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assist

[uh-sist]
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verb (used with object)
  1. to give support or aid to; help: Please assist him in moving the furniture.
  2. to be associated with as an assistant or helper.
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verb (used without object)
  1. to give aid or help.
  2. to be present, as at a meeting or ceremony.
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noun
  1. Sports.
    1. Baseball.a play that helps to put out a batter or base runner.
    2. Basketball, Ice Hockey.a play that helps a teammate in gaining a goal.
    3. the official credit scored for such plays.
  2. a helpful act: She finished her homework without an assist from her father.
  3. Machinery. an electrical, hydraulic, or mechanical means of increasing power, efficiency, or ease of use: a luxury automobile equipped with assists for brakes, steering, windows, and seat adjustment.
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Origin of assist

1505–15; < Latin assistere to stand by, help, equivalent to as- as- + sistere to (cause to) stand (si- reduplicative prefix + -ste- (variant of sta- stand) + -re infinitive suffix)
Related formsas·sist·er; Chiefly Law, as·sis·tor, nounas·sist·ive, adjectivenon·as·sist·er, nouno·ver·as·sist, verbre·as·sist, verb (used with object)un·as·sist·ed, adjectiveun·as·sist·ing, adjectivewell-as·sist·ed, adjective

Synonyms

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1. sustain, abet, befriend; back, promote. See help.

Antonyms

1. hinder, frustrate.
Dictionary.com Unabridged Based on the Random House Unabridged Dictionary, © Random House, Inc. 2018

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British Dictionary definitions for assist

assist

verb
  1. to give help or support to (a person, cause, etc); aid
  2. to work or act as an assistant or subordinate to (another)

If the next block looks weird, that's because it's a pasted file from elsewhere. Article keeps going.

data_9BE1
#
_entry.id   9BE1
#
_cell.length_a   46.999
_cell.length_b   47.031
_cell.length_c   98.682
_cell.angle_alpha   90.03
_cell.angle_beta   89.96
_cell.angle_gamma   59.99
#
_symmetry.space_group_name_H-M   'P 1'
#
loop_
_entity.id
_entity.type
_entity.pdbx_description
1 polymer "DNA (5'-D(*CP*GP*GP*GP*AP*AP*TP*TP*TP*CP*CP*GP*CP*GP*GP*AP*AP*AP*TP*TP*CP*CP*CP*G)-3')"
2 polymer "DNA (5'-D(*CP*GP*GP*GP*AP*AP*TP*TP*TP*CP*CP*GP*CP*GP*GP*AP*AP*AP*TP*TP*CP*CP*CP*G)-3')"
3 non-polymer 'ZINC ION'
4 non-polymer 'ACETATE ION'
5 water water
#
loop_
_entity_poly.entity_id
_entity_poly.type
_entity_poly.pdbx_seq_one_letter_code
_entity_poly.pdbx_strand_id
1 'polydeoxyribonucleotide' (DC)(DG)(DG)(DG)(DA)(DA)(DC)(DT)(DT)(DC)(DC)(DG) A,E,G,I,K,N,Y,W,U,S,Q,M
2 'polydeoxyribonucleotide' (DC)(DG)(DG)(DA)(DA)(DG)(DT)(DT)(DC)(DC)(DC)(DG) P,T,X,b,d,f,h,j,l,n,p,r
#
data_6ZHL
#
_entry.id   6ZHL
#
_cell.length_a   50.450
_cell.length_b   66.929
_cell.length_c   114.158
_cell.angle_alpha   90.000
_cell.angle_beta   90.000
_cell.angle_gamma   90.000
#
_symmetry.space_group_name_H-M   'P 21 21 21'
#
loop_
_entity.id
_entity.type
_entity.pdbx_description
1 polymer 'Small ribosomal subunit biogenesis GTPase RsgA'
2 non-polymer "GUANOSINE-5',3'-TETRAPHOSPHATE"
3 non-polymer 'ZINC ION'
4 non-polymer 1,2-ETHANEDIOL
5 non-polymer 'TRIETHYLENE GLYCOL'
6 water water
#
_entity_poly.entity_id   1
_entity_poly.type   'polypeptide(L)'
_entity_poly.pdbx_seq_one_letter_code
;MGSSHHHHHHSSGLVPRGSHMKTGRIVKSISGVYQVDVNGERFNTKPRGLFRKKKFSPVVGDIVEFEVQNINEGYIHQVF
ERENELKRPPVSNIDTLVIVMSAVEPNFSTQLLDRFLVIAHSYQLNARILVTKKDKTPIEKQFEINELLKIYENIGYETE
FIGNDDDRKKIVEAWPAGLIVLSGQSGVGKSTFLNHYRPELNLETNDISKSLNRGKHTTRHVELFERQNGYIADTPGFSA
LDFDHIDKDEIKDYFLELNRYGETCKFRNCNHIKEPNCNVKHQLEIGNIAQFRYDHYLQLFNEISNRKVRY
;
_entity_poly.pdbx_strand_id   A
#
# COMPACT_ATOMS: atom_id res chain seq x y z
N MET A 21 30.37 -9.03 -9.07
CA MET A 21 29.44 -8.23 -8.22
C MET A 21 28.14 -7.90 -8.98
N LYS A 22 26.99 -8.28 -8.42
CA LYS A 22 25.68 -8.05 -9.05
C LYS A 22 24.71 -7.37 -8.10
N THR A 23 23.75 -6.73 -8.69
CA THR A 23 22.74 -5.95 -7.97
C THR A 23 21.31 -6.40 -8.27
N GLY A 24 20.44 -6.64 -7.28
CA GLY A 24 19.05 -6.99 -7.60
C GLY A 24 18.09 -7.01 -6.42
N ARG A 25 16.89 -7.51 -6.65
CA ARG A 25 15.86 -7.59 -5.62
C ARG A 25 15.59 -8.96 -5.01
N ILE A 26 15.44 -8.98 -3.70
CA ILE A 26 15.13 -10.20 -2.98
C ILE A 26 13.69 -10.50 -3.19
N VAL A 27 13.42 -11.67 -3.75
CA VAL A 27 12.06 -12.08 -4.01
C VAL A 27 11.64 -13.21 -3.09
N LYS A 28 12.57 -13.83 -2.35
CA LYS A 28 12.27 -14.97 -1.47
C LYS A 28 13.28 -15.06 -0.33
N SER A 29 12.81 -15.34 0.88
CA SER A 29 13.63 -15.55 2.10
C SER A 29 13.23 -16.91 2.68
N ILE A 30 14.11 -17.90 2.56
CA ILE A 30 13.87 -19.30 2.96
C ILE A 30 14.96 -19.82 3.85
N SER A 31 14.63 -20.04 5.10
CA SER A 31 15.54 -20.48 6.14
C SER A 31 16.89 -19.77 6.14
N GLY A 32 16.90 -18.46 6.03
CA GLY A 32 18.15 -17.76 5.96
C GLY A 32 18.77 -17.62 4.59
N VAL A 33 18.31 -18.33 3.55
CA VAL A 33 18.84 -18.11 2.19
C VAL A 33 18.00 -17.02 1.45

3. ice hockey to help (a team-mate) to score, as by passing the puck
  4. (intr foll by at) archaic to be present; attend
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noun
  1. US and Canadian the act of helping; aid; assistance
  2. baseball the act of a player who throws or deflects a batted ball in such a way that a team is enabled to put out an opponent
  3. sport
    1. a pass or other action by a player which enables another player to score a goal
    2. a credit given for such an action
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Derived Formsassister, noun

Word Origin

C15: from French assister to be present, from Latin assistere to stand by, from sistere to cause to stand, from stāre to stand
Collins English Dictionary - Complete & Unabridged 2012 Digital Edition © William Collins Sons & Co. Ltd. 1979, 1986 © HarperCollins Publishers 1998, 2000, 2003, 2005, 2006, 2007, 2009, 2012

Word Origin and History for assist

v.

early 15c., from Middle French assister "to stand by, help, put, place, assist" (14c.), from Latin assistere "stand by, take a stand near, attend," from ad- "to" (see ad-) + sistere "take a stand, cause to stand," from PIE *siste-, reduplicated form of root *sta- "to stand" (see stet). Related: Assisted; assisting. Medical assisted suicide attested from 1884.

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n.

1570s, "an act of assistance," from assist (v.). In the sporting sense attested 1877 in baseball, 1925 in ice hockey.

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Online Etymology Dictionary, © 2010 Douglas Harper